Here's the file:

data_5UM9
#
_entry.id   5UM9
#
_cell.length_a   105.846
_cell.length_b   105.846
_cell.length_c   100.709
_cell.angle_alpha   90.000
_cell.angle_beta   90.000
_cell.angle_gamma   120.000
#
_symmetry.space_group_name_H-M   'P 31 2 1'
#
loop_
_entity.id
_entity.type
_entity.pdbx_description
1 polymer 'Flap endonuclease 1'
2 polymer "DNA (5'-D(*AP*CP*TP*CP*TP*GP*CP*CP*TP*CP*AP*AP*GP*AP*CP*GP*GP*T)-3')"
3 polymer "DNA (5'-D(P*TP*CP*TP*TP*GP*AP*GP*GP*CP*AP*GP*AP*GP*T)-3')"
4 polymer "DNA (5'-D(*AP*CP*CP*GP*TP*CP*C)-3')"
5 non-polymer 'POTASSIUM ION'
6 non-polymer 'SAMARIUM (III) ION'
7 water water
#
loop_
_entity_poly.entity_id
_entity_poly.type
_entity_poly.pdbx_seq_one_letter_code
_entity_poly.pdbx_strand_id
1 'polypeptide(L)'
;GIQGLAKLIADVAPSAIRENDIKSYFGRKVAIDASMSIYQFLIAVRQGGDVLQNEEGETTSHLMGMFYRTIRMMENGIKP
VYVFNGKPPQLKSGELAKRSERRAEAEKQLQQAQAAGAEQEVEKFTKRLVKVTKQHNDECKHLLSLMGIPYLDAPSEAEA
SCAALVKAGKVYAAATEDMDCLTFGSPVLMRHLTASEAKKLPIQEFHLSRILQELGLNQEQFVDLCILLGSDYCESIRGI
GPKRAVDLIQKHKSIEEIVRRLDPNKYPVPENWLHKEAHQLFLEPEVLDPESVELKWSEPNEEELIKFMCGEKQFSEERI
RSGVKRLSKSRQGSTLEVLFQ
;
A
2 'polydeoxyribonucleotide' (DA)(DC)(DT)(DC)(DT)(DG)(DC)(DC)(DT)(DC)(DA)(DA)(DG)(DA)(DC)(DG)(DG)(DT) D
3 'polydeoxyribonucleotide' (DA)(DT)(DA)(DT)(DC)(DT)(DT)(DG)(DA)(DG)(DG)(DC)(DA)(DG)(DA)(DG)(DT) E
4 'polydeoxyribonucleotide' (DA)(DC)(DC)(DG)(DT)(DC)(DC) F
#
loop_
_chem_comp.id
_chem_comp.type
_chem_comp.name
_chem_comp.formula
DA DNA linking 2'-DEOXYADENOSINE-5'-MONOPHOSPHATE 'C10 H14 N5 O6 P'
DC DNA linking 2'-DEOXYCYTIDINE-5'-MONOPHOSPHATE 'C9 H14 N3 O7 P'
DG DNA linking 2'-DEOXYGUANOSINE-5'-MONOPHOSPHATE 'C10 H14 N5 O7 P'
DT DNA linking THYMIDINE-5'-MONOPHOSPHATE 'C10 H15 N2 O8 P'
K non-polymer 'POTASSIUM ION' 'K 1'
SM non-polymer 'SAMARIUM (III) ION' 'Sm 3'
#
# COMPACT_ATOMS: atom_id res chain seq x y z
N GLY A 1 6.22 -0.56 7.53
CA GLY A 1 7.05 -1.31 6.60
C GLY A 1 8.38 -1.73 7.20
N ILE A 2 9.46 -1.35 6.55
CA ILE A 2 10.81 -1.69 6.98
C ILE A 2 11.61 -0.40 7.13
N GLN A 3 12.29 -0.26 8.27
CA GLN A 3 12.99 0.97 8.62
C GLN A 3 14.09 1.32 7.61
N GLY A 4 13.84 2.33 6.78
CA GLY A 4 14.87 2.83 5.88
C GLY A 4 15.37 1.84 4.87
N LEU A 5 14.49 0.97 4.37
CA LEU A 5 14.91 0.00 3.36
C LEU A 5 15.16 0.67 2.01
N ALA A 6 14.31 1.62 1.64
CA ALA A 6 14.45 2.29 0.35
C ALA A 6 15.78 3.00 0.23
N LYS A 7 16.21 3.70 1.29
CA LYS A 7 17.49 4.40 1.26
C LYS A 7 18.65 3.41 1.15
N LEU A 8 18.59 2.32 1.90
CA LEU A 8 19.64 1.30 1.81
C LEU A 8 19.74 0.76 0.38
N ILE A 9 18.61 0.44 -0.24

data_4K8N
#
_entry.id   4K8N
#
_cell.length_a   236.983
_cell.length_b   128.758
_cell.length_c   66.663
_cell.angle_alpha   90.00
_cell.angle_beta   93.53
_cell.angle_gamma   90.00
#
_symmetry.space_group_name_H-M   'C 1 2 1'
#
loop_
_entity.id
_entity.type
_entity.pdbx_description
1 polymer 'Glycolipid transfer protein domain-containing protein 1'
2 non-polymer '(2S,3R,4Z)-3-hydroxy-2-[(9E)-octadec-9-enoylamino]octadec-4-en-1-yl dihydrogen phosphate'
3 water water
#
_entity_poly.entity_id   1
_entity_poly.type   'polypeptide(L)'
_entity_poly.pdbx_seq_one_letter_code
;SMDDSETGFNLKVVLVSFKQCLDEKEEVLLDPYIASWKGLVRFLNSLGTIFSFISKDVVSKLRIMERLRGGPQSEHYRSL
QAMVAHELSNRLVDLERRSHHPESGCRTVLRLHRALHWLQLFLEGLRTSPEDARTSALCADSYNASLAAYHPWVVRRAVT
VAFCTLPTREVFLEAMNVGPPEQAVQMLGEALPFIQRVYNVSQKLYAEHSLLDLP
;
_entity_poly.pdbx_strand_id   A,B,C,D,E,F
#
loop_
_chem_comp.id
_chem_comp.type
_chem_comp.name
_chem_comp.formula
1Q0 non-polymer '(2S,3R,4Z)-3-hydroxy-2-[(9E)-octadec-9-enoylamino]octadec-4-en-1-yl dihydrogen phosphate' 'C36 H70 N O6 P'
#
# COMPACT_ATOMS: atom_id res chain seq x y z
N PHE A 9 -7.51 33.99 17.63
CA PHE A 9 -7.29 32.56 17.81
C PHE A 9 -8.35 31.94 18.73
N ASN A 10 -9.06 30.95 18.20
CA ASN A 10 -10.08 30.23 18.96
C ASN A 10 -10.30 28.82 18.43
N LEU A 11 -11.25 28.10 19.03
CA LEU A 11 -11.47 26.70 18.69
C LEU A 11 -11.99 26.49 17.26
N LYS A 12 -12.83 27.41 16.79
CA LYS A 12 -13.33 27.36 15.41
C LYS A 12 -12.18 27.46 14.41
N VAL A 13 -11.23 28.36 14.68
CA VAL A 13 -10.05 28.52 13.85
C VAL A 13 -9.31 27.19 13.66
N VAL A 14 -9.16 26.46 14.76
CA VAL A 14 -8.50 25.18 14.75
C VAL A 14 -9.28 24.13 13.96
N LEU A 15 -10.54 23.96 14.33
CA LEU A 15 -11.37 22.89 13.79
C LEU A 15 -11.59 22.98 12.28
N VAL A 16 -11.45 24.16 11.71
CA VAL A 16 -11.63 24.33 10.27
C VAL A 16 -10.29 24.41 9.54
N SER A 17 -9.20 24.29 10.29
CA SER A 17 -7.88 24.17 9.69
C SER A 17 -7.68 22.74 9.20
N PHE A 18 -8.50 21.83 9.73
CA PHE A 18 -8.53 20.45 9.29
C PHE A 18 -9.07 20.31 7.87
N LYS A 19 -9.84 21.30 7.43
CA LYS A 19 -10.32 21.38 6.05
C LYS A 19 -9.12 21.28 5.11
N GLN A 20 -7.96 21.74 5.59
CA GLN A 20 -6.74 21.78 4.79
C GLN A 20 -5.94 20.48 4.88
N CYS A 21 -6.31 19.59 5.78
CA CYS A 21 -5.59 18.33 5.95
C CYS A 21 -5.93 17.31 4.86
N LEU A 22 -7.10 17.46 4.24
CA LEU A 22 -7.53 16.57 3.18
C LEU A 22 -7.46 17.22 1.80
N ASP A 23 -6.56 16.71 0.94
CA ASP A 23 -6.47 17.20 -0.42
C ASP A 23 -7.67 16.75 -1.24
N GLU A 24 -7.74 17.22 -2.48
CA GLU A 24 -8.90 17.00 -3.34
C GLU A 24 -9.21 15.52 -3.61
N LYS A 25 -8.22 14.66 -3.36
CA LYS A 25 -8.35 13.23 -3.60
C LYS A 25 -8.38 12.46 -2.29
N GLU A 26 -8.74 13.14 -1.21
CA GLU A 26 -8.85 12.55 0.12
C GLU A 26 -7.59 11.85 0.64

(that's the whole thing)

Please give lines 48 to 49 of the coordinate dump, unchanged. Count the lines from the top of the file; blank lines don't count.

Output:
DA DNA linking 2'-DEOXYADENOSINE-5'-MONOPHOSPHATE 'C10 H14 N5 O6 P'
DC DNA linking 2'-DEOXYCYTIDINE-5'-MONOPHOSPHATE 'C9 H14 N3 O7 P'